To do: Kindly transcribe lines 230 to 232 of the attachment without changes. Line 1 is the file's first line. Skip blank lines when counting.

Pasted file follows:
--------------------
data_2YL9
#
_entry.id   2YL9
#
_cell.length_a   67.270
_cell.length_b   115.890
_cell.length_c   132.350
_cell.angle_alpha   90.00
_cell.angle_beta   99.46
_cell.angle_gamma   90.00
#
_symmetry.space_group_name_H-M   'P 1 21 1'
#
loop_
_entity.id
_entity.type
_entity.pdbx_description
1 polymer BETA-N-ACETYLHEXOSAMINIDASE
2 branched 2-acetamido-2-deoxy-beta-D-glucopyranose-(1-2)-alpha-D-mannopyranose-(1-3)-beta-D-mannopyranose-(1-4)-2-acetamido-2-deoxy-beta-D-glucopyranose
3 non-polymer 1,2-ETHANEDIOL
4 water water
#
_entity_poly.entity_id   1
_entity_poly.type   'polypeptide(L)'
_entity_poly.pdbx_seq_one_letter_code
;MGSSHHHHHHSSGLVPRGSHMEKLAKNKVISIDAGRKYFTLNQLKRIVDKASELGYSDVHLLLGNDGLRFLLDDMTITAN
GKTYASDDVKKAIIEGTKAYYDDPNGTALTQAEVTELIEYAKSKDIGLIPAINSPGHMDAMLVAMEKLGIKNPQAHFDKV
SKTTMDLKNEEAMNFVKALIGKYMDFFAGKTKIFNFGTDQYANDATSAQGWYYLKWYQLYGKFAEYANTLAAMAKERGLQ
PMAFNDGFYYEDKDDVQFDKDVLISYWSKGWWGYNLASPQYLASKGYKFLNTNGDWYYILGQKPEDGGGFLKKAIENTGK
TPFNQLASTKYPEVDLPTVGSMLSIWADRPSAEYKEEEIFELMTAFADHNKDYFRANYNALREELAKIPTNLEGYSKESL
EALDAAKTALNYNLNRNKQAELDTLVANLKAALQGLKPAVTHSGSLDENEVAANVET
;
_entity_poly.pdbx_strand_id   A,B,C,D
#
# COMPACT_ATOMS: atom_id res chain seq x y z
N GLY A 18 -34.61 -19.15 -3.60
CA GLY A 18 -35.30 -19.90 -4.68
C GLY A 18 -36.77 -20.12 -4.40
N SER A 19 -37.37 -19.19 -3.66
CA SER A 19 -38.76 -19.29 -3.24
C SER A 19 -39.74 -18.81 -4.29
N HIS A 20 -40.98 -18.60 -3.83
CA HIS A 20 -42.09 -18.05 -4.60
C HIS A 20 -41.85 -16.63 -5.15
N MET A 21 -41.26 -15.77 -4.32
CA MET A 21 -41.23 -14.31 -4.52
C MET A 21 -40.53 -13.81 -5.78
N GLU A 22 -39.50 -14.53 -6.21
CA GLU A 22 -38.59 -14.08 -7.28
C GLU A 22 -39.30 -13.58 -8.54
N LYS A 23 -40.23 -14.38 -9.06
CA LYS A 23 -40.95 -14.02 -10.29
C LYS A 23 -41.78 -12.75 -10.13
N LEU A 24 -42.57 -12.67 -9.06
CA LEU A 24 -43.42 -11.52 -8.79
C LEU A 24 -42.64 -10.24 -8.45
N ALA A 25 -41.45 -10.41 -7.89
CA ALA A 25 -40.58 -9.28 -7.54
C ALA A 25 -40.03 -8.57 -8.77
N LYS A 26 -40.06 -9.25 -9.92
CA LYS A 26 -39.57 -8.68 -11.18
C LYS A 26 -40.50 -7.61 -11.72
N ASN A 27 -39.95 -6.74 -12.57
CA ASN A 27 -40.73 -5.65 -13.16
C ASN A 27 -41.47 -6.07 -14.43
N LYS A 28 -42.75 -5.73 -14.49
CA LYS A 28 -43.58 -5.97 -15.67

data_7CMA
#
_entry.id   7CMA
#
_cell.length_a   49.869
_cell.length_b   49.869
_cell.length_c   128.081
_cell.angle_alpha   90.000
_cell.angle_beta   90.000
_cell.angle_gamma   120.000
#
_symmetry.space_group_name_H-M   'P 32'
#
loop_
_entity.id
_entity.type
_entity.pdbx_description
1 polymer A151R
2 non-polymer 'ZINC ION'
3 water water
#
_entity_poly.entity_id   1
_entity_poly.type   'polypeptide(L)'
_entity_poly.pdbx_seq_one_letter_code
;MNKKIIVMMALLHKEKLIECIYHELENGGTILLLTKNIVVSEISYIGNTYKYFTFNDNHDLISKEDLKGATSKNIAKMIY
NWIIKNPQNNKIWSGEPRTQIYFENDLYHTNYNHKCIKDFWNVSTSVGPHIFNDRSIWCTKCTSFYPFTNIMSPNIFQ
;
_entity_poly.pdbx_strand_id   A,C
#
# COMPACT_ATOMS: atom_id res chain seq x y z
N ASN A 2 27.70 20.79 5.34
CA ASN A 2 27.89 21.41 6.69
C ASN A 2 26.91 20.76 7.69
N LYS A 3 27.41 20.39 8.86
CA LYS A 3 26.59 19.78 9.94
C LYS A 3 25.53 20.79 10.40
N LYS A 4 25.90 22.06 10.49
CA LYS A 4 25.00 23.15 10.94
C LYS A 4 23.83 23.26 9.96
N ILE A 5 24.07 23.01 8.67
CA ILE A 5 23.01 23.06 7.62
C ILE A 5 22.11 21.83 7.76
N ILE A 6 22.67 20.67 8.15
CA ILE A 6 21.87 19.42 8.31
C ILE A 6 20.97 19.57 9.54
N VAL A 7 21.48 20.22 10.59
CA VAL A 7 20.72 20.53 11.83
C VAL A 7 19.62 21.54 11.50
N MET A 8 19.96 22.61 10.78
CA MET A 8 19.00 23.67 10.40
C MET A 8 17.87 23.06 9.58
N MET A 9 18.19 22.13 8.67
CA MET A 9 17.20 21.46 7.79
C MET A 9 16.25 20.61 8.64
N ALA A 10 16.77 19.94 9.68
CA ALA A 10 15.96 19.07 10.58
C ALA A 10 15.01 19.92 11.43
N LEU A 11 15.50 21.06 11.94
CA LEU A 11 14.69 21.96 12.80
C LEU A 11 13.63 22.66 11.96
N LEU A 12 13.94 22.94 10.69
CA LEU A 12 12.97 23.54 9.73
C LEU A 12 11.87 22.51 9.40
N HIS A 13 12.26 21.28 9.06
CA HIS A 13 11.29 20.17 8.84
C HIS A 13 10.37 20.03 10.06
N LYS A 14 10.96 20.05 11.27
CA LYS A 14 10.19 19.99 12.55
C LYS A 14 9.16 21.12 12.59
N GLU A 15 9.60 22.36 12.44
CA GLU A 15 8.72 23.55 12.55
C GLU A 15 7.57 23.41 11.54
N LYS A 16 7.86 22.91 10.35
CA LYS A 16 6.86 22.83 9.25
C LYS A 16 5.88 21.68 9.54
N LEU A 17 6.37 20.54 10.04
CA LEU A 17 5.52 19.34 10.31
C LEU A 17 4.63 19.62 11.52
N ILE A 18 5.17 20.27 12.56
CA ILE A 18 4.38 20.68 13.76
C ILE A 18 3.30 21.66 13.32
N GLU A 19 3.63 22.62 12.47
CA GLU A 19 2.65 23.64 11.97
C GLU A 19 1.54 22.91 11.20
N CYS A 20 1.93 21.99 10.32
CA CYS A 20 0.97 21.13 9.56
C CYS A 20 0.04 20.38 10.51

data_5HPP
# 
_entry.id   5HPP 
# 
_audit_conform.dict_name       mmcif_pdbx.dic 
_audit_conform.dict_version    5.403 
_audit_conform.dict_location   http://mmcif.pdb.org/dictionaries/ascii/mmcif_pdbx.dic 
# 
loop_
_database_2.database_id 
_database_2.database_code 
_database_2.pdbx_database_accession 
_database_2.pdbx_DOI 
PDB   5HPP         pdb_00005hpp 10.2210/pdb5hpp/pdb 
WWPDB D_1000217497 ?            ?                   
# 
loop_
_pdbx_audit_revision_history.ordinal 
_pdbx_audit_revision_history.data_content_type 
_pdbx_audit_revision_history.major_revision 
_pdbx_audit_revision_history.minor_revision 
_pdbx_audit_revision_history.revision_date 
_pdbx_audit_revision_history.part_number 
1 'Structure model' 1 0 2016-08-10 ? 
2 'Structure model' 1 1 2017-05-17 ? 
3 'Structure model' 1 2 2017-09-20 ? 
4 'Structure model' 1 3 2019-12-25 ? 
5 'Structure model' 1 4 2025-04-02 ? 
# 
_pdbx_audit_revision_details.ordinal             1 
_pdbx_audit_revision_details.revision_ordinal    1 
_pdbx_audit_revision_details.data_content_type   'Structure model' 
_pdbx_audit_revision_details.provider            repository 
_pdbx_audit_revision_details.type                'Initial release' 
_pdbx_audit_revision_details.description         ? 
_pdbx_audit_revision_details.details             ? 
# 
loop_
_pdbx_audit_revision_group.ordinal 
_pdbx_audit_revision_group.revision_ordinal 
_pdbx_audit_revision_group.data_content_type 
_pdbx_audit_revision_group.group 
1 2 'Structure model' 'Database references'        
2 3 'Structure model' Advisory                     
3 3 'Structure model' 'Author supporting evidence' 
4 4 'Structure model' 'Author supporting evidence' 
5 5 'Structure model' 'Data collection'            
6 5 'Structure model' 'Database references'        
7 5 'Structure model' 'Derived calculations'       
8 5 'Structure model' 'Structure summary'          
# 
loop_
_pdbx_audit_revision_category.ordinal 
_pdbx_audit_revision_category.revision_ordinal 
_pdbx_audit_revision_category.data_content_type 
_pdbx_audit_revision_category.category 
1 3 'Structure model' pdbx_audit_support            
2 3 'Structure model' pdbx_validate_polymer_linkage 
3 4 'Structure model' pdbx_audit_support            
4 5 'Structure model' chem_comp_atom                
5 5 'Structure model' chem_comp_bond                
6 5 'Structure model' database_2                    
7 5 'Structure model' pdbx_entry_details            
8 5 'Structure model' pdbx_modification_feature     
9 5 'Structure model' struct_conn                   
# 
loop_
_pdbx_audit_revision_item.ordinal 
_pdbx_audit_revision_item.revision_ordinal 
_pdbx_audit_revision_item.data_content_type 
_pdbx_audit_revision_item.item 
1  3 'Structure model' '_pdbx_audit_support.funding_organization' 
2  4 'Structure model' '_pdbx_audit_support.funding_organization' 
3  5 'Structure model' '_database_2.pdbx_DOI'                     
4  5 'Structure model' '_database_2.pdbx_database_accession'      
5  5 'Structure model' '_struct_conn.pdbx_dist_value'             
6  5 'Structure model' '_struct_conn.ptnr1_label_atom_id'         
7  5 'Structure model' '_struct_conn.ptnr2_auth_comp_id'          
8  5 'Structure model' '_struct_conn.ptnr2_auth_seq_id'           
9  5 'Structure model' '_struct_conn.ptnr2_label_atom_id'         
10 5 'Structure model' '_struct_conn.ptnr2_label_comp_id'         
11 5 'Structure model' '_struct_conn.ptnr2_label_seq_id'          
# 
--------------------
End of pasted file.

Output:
5  5 'Structure model' '_struct_conn.pdbx_dist_value'             
6  5 'Structure model' '_struct_conn.ptnr1_label_atom_id'         
7  5 'Structure model' '_struct_conn.ptnr2_auth_comp_id'          